7. What does the 5050 Group do? • Advocacy group dedicated to achieving equal representation in Irish politics • Fully inclusive and politically non-aligned • Lobby for the implementation of special measures (quotas) to increase the number of women on the ballot paper; • Give more women the opportunity to get onto the ballot paper thus providing voters with greater choice • Build general awareness of the importance of redressing the balance of representation of women in Irish politics • Grow a grassroots movement that will agitate for change; • Identify and support women candidates • Watchdog role

  8. ‘Velvet Triangle’ (Alison Woodward, 2004) Policy Makers Civil Society Academia

  9. Electoral (Amendment) (Political Funding) Act 2012 • 30% gender quota • Ensure 30% women and 30% men candidates on the ballot paper at next general election • Candidate selection quota • Quota to rise to 40% seven years thereafter • Sanction: parties lose half of their State funding is they do not meet quota requirement • Weakness: not applicable at local government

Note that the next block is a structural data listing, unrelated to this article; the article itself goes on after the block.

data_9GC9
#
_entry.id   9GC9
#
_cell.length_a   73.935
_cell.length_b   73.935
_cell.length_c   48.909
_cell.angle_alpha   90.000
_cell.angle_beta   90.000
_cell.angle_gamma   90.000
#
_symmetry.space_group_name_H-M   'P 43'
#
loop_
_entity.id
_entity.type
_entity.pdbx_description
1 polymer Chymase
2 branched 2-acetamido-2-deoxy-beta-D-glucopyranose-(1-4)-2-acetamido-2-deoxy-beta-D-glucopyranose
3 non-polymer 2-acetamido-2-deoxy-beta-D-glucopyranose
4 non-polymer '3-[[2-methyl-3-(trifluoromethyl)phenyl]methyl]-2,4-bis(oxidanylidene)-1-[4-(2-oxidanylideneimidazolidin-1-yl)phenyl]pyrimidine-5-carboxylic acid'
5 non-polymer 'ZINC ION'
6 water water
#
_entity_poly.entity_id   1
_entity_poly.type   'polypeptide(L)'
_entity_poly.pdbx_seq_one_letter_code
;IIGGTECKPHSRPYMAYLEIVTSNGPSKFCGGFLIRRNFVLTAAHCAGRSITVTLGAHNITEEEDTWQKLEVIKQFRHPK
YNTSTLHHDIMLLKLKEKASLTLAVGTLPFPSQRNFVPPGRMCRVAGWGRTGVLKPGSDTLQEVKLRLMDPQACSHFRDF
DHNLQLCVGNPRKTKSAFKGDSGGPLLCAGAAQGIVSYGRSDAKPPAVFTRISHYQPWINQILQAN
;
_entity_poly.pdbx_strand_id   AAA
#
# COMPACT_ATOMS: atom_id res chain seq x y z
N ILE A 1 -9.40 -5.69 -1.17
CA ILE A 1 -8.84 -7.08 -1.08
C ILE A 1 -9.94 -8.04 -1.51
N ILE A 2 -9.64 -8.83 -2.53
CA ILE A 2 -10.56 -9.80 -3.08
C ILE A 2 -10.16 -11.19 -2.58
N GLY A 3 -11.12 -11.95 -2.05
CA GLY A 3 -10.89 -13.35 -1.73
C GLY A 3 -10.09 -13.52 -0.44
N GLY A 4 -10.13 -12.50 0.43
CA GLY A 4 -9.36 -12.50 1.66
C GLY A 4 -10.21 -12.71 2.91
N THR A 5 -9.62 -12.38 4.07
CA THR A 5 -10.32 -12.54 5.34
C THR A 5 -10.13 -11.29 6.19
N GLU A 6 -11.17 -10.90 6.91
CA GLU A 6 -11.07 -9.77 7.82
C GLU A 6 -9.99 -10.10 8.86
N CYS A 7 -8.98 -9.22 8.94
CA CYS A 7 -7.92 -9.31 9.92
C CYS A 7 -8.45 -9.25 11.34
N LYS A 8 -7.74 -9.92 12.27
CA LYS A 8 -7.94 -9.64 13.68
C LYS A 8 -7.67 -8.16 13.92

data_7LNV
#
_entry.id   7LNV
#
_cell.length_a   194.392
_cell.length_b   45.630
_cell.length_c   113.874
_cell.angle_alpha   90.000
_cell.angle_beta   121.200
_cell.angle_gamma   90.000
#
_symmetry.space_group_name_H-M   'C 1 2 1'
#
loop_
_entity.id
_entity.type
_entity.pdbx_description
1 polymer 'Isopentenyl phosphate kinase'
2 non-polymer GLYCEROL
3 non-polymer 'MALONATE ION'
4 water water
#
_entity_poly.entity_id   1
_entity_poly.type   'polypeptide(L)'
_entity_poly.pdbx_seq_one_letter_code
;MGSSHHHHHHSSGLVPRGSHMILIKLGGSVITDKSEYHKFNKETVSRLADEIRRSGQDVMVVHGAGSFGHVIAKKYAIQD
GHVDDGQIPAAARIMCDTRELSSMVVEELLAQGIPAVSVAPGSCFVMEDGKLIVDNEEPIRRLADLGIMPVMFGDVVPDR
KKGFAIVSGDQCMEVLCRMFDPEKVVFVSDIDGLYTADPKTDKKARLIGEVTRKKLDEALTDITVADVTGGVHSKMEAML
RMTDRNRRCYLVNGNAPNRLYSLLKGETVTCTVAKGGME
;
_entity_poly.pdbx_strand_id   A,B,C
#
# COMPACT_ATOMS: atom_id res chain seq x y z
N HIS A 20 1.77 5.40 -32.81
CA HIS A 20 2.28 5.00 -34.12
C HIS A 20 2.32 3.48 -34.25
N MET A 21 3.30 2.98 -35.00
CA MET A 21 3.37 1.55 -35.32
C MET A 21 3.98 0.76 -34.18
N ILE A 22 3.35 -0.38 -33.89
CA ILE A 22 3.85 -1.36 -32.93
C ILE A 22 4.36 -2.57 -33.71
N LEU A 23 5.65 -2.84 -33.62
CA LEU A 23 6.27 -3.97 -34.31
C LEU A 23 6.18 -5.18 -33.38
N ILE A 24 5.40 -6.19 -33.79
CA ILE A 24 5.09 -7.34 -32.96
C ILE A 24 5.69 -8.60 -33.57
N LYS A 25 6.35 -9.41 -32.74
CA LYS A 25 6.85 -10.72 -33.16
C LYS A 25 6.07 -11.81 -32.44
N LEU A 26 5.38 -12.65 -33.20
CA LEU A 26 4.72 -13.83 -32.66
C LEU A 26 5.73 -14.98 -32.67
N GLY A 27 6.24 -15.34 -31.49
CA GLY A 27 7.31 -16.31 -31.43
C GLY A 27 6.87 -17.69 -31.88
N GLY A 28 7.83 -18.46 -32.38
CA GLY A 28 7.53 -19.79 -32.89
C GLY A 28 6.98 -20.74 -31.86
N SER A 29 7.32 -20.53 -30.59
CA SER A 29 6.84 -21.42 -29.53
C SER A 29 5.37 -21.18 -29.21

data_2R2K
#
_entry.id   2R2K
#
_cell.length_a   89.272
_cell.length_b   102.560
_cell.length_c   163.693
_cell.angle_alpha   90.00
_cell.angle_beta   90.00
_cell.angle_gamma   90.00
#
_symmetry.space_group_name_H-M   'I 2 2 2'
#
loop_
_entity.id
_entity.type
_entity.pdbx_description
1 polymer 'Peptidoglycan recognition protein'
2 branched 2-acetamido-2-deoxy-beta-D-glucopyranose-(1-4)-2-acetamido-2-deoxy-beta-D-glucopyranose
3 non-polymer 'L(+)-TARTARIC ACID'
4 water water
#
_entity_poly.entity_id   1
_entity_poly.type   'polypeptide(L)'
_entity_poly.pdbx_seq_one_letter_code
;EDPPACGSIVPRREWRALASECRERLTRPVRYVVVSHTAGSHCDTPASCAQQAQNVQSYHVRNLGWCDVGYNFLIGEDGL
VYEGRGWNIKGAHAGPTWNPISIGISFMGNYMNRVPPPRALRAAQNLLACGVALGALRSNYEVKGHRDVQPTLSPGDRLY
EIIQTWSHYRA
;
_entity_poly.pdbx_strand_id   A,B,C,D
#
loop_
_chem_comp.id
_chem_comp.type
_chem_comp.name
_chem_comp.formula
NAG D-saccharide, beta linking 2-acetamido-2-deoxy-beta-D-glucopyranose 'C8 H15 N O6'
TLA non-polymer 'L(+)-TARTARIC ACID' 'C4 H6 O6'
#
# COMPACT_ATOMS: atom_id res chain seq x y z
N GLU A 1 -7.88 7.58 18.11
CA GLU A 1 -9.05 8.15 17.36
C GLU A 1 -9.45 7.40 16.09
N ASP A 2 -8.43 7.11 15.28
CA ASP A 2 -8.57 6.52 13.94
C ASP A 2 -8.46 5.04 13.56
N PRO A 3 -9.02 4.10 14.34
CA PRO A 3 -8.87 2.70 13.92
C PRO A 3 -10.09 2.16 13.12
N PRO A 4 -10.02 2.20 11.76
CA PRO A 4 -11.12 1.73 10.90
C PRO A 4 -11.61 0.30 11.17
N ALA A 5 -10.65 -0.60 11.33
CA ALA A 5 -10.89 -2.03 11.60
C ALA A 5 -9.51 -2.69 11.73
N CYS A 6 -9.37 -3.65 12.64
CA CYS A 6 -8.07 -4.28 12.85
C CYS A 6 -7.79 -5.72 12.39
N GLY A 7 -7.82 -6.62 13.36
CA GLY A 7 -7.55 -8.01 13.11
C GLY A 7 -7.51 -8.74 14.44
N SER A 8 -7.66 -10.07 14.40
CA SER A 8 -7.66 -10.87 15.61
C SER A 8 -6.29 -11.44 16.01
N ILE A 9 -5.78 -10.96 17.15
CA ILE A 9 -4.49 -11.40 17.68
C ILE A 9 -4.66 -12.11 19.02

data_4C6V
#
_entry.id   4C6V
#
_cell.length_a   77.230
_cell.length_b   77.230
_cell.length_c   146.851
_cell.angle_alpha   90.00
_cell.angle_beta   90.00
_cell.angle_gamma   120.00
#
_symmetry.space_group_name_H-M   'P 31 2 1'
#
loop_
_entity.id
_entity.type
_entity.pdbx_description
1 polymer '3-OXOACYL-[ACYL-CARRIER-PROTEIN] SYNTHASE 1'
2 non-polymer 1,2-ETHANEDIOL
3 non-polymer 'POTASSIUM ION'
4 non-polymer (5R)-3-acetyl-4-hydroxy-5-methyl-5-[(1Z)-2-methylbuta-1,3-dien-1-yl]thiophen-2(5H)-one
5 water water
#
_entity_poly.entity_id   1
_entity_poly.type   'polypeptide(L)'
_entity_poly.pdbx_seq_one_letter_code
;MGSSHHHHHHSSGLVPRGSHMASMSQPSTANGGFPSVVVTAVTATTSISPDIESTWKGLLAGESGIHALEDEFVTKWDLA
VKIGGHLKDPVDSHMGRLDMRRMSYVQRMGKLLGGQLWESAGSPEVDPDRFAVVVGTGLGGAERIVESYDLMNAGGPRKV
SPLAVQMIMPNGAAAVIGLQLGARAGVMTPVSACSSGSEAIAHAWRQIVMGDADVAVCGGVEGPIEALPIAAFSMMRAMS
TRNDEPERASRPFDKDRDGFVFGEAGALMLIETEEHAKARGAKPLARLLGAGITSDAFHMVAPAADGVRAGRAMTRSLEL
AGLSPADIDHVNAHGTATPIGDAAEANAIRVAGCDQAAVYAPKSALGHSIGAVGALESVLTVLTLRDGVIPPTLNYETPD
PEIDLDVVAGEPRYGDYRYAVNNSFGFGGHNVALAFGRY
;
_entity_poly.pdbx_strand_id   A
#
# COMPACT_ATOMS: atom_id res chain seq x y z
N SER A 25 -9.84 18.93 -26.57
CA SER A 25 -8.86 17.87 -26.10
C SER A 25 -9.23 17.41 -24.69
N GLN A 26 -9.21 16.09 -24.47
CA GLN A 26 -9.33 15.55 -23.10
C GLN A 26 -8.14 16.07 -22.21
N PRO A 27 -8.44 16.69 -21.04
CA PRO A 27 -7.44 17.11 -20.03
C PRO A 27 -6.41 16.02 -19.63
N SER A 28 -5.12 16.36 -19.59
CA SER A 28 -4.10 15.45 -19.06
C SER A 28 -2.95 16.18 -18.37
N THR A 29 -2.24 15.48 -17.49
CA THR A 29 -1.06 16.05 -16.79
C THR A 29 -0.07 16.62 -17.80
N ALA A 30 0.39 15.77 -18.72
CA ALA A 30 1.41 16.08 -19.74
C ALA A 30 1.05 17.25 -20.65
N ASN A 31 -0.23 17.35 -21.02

10. Krook (2007, 2009) • Framework of analysis for the adoption of candidate gender quotas • Women’s mobilisation • Democratic renewal/change • International pressure • Elite support and strategic considerations • Oftentimes key if positive action measures are to be introduced

  11. 2011 NI Assembly Election1st preference vote by sex & party (McGing, 2012)

  12. Final Thoughts! “A society that is without the voice and vision of a woman is not less feminine. It is less human” (Mary Robinson) • Ask a woman to run for politics. • Politics is a tough job, but women are as able as men to do it • Gender quotas provide an opportunitystructure to facilitate women’s electoral candidacy • access to the ballot paper • Gender quotas provide voters with greater electoral choice • (i) option to choose between men and women; • (ii) between women of different parties • If not quotas, what is the alternative? If not now, when? “All truth passes through three stages. First, it is ridiculed. Second, it is violently opposed. Third, it is accepted as being self-evident” (Schopenhauser)

  13. Contact the 5050 Group Email: